Nico Rosberg's first Grand Prix victory in Shanghai was a good news story for Formula One, coming as it did at the German's 111th attempt since he made his debut at the 2006 Bahrain Grand Prix. It was also, of course, the first victory for Mercedes since the German manufacturer took the plunge and bought out the Brawn GP team at the end of 2009.
Setting aside comparitive tiddlers Marussia and Caterham, Mercedes is one of only two manufacturers to own its own team. Although manufacturers have tended to come and go from the sport, especially as economies and strategic directions change, the Germans have been a consistent presence over 15 years firstly as an engine supplier and now as both a supplier and team owner. Indeed all three cars on the podium in Shanghai were powered by Mercedes.
It is also not insignificant that the team's first win came in China, a market where Mercedes has been making a mark since entering the country in 2007.
China is a market where Mercedes has been making a mark since entering the country in 2007
Last year saw sales of AMG - Mercedes-Benz's performance brand, which has also been incorporated into the official name of the Formula One team for the first time this year - rise by 48 per cent, AMG's third largest market. Mercedes would have taken it anywhere, but China was probably the ideal place for the compant to take its first chequered flag.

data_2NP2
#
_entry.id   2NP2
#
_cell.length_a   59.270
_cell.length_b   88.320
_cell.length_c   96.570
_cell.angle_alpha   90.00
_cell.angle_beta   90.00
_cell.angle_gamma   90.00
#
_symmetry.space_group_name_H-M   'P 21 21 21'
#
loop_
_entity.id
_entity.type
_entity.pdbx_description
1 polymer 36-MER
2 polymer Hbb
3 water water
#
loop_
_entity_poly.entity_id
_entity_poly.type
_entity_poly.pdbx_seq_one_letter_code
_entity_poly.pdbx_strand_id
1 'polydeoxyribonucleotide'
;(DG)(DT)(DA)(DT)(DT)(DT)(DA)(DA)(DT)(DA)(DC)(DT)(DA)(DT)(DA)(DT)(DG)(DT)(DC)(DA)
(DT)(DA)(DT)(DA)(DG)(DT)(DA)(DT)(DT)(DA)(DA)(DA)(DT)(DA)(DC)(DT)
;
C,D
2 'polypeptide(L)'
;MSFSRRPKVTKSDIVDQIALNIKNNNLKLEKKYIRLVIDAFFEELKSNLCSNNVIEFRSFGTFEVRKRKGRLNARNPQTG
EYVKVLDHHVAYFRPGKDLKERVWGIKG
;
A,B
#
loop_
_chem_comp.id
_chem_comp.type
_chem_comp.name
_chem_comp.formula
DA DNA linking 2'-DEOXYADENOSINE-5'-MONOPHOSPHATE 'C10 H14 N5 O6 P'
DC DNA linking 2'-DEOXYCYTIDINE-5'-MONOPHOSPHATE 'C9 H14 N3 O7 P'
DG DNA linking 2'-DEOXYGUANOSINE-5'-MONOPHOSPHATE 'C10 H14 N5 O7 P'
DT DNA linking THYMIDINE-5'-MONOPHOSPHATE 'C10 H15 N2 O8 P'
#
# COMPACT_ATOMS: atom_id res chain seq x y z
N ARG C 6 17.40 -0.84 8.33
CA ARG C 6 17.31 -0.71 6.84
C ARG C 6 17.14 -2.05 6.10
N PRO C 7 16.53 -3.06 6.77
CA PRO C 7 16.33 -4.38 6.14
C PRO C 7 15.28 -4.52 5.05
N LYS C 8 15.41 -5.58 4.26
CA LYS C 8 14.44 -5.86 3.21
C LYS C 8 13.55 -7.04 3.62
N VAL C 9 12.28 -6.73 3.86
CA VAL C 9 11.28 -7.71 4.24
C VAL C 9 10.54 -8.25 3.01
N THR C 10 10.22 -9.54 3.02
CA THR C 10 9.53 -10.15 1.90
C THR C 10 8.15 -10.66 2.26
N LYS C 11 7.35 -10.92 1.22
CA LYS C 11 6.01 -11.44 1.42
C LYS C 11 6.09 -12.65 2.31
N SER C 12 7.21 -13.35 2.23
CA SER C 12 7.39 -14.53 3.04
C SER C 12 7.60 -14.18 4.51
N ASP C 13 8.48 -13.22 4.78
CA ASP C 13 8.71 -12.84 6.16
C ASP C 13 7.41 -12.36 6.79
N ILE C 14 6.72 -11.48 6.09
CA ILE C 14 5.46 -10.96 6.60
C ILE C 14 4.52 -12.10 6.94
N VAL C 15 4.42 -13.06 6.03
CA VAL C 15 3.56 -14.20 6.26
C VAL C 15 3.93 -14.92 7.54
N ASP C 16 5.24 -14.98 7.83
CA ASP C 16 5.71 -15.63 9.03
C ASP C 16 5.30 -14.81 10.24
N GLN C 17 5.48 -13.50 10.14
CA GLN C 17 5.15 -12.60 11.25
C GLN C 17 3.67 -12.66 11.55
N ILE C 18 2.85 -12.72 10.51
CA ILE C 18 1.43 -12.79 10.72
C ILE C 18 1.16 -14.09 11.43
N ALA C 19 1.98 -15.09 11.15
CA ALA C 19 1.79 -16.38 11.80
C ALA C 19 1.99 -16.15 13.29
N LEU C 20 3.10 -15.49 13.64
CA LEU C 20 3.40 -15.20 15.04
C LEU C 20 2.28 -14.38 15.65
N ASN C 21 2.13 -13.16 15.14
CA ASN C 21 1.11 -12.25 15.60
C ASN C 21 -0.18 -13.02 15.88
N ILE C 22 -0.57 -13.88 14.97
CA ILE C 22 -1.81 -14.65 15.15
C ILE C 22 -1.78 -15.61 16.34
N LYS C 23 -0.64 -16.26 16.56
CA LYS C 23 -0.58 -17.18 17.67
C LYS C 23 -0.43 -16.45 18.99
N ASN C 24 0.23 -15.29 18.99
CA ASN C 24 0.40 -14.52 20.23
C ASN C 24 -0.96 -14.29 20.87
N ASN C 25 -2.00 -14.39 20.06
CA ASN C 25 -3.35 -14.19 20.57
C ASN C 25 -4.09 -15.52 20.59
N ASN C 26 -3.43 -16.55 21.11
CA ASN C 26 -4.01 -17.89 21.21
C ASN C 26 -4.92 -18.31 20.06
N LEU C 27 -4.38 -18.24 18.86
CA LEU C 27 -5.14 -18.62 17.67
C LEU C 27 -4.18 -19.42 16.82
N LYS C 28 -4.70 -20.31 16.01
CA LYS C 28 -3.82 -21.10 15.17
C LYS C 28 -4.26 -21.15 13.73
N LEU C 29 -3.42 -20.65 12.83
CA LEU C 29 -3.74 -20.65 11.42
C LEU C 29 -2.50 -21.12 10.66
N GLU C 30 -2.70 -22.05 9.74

Bahrain is on - loud but not clear
The build-up to race three of the world championship was dominated by talk of race four. Safety concerns and moral questions were intertwined as the Formula One community pitched up in China, but it was the Bahrain Grand Prix that was the talking point. Postponed last year, this year's Bahrain race will go ahead as planned despite increasing concern that the event will be a flashpoint and, one way or another, be used as a political tool. For the second year in a row Formula One has opened itself up to fierce criticism inside and outside Bahrain.
Bernie Ecclestone and FIA president Jean Todt have long insisted that the race is on and their position hardened over the weekend with final confirmation from the FIA.
For a second year in a row Formula One has opened itself up to fierce criticism inside and outside Bahrain
Ecclestone and Todt were both in China but at a time when leadership and clear communication was called for, Todt barely spoke to a reporter all weekend and Ecclestone was at best pointed and at worst rude in his reply to perfectly reasonable questions from television reporters.
When the dust settles - hopefully safely - in Bahrain, the first thing Formula One and world motorsport should do is take a proper look at its communications strategy.
Watch that space
Busy times at Sauber after Sergio Perez's second place in Malaysia. Despite a disappointing 10th and 11th on Sunday, after a promising qualifying which saw Kamui Kobayashi third on the grid, things are looking up on the commercial front for a team with one of Formula One's smaller budgets.
On the Friday before the Chinese Grand Prix the team was able to confirm Visit Mexico will sponsor the team at 12 of the remaining 18 races this year, continuing a Perez-related deal from 2011.
And there is also the promise of more investment as the team began what appears to be a teaser campaign for a future sponsor. Exactly what 'Out of the Blue', which featured on the side of both cars over the weekend, refers to will apparently be revealed at the Spanish Grand Prix in a few weeks time.